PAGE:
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Supporting professional identity in novice practitioners through reflective practice

By Mary A. Dyer and Susan M. Taylor


This study investigates how full-time students on the Foundation degree (FdA) in Early Years develop a professional identity as early years practitioners, including how they conceptualise and judge good practice and how they evaluate and reflect on their own performance. The overall purpose of this study is to examine how students use the reflective processes they have been taught when on work placement, and how the teaching of reflection supports the development of their individual professional vision, values and ethics. \ud \ud \ud Data were gathered from Year 1 and Year 2 students undertaking the full-time FdA Early Years, using semi-structured questions in interviews, questionnaires and focus group discussions. Good practice is conceptualised as a combination of academic knowledge, interpersonal skills and intuitive responses to individual situations. The students feel they understand the processes of reflection and are growing in confidence in their use of some of the models they have been taught. However, the data also indicate that students continue to rely on other people to confirm that their practice is competent or good, and are reluctant to use or trust their own judgements about their performance.\ud \ud \ud The results of this investigation indicate that a new pedagogic approach is required to instil in students greater acceptance of their placement experiences as vehicles for learning, and more confidence in their own abilities and authority to judge professional practice. Such an approach will support the development of the more mindful and reflective lead practitioner the early years sector and individual employers need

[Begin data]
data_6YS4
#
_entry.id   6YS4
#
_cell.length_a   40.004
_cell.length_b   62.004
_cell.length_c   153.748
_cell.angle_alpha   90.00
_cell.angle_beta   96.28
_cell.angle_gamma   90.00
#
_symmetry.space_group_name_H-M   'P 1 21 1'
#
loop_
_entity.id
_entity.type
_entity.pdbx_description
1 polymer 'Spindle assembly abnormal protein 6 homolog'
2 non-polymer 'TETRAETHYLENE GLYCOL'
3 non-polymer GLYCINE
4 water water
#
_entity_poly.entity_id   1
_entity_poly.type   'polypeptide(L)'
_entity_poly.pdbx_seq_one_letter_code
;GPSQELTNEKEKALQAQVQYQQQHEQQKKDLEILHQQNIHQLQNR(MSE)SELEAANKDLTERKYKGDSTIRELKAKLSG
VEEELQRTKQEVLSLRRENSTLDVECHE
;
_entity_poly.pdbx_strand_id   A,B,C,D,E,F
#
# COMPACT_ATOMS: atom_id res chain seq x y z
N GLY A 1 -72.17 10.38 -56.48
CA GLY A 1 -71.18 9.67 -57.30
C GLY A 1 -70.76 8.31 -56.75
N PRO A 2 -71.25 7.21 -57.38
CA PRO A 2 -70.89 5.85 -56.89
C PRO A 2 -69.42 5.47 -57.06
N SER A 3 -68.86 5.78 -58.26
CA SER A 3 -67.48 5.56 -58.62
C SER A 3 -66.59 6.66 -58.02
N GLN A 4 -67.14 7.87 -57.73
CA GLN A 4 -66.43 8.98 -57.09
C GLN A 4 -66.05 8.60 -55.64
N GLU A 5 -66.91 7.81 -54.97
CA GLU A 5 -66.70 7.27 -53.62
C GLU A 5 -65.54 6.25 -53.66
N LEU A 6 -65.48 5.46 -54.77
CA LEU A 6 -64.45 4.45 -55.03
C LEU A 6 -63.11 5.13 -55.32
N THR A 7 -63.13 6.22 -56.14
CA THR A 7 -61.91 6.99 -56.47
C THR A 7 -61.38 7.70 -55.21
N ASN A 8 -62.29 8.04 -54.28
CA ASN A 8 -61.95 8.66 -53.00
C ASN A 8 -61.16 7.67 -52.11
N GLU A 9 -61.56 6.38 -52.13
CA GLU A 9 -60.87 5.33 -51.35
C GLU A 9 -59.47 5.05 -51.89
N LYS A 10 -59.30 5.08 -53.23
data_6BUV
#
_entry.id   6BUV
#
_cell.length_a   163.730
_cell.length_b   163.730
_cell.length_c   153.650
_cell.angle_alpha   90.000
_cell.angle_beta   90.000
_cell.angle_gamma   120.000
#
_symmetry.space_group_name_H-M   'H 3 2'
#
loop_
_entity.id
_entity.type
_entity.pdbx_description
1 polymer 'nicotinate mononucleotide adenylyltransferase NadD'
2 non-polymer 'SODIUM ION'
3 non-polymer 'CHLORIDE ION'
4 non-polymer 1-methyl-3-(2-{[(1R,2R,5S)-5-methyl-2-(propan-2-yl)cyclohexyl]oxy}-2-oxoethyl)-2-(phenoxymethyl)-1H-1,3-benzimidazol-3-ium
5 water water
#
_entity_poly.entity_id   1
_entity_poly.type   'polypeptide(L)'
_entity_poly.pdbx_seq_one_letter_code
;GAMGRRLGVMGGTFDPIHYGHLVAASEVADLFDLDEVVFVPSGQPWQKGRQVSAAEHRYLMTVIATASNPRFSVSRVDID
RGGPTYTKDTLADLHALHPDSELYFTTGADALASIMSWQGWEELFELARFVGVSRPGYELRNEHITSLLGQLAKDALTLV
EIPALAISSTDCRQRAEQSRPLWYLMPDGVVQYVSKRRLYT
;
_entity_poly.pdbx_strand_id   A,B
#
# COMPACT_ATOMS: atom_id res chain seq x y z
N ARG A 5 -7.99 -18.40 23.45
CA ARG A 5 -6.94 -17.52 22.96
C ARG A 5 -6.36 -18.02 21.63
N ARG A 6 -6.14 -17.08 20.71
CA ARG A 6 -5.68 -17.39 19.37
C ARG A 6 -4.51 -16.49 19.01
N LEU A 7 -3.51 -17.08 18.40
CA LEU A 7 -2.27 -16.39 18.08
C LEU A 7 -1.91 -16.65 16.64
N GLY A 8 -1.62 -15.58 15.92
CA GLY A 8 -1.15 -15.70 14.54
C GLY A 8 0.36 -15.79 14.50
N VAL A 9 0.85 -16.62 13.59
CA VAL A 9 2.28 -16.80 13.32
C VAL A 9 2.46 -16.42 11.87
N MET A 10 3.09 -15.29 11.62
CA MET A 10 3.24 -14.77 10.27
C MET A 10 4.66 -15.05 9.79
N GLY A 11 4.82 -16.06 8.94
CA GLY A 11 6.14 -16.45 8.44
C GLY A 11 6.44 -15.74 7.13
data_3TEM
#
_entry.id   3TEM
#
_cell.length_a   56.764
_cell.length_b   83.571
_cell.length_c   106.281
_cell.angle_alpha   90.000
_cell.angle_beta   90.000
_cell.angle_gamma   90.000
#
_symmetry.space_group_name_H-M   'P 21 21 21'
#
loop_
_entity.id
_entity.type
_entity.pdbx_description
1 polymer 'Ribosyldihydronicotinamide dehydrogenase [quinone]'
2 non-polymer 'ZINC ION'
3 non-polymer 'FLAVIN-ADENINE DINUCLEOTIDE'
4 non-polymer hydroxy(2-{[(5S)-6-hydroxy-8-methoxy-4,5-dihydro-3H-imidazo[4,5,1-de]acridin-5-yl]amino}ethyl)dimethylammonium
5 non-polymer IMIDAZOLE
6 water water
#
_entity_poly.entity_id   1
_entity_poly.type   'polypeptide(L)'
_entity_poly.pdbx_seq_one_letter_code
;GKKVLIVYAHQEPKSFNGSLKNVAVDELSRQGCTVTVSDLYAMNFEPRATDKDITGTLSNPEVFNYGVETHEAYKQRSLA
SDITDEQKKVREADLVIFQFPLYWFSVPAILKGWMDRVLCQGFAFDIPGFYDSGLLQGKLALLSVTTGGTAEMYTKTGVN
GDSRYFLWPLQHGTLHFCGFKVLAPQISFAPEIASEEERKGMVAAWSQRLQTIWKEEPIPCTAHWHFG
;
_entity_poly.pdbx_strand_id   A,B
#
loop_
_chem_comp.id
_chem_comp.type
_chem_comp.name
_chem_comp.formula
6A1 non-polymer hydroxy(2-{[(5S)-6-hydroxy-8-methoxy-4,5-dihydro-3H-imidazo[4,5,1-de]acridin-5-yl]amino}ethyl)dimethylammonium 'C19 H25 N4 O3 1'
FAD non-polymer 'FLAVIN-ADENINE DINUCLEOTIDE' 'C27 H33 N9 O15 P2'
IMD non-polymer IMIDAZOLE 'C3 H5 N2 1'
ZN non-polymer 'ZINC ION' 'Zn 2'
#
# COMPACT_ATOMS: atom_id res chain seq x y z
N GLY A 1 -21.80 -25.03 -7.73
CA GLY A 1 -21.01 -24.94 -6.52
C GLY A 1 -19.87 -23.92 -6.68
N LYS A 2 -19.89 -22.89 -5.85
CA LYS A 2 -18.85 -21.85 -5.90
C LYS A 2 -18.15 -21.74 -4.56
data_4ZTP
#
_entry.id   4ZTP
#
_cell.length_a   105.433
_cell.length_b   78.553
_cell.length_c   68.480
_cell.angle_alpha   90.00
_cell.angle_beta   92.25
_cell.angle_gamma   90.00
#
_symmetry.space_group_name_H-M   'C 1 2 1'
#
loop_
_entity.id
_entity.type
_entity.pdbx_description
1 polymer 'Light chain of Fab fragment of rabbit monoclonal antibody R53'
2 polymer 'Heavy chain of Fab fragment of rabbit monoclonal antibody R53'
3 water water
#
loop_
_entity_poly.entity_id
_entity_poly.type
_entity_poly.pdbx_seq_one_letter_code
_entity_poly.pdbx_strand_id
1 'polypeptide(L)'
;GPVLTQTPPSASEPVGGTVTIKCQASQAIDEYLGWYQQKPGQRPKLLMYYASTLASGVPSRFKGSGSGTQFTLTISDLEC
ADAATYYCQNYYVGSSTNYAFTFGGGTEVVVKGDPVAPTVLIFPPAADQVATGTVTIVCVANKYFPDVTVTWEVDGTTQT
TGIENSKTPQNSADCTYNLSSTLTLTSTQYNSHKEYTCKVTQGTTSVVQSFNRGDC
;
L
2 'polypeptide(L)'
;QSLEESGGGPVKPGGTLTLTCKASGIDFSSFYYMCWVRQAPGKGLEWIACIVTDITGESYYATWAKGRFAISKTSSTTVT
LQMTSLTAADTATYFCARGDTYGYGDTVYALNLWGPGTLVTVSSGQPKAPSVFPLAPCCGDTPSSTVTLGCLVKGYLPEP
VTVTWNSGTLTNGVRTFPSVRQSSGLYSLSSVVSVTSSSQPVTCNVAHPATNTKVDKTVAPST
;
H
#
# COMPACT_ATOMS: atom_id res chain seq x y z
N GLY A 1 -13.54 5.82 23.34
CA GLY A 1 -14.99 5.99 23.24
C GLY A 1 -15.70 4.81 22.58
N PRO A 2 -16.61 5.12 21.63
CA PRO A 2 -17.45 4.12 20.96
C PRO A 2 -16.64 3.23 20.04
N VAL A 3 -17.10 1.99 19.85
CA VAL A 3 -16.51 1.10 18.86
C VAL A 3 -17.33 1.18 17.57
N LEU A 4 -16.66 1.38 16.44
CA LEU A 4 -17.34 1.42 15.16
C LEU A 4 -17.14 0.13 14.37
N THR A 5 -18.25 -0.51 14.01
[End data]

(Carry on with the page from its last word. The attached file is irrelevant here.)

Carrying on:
Topics: LB1501, LB2300
Publisher: University of Huddersfield
Year: 2011
OAI identifier: oai:eprints.hud.ac.uk:9652

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